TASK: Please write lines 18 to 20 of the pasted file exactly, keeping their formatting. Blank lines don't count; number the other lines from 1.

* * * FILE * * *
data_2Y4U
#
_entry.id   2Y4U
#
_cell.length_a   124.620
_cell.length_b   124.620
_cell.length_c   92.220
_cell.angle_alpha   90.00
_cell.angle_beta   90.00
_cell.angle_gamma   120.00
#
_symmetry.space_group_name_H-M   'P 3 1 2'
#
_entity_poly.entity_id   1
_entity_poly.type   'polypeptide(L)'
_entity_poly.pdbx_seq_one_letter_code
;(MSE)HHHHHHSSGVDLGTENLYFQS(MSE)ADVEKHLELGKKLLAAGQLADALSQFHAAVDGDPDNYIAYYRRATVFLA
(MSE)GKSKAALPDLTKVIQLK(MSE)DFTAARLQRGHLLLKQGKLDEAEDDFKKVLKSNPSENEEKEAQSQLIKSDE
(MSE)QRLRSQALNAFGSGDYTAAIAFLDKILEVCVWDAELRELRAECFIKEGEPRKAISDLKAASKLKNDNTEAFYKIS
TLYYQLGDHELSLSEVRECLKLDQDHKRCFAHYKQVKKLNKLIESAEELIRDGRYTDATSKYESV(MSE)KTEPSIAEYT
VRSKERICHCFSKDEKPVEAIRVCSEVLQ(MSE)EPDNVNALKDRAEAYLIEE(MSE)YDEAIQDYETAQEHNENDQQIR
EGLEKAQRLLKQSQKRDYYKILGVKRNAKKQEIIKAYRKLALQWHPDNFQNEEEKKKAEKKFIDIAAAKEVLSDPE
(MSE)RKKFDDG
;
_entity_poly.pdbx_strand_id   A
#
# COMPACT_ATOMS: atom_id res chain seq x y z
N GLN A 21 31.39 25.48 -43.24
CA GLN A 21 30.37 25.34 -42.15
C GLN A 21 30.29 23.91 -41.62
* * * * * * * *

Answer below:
(MSE)GKSKAALPDLTKVIQLK(MSE)DFTAARLQRGHLLLKQGKLDEAEDDFKKVLKSNPSENEEKEAQSQLIKSDE
(MSE)QRLRSQALNAFGSGDYTAAIAFLDKILEVCVWDAELRELRAECFIKEGEPRKAISDLKAASKLKNDNTEAFYKIS
TLYYQLGDHELSLSEVRECLKLDQDHKRCFAHYKQVKKLNKLIESAEELIRDGRYTDATSKYESV(MSE)KTEPSIAEYT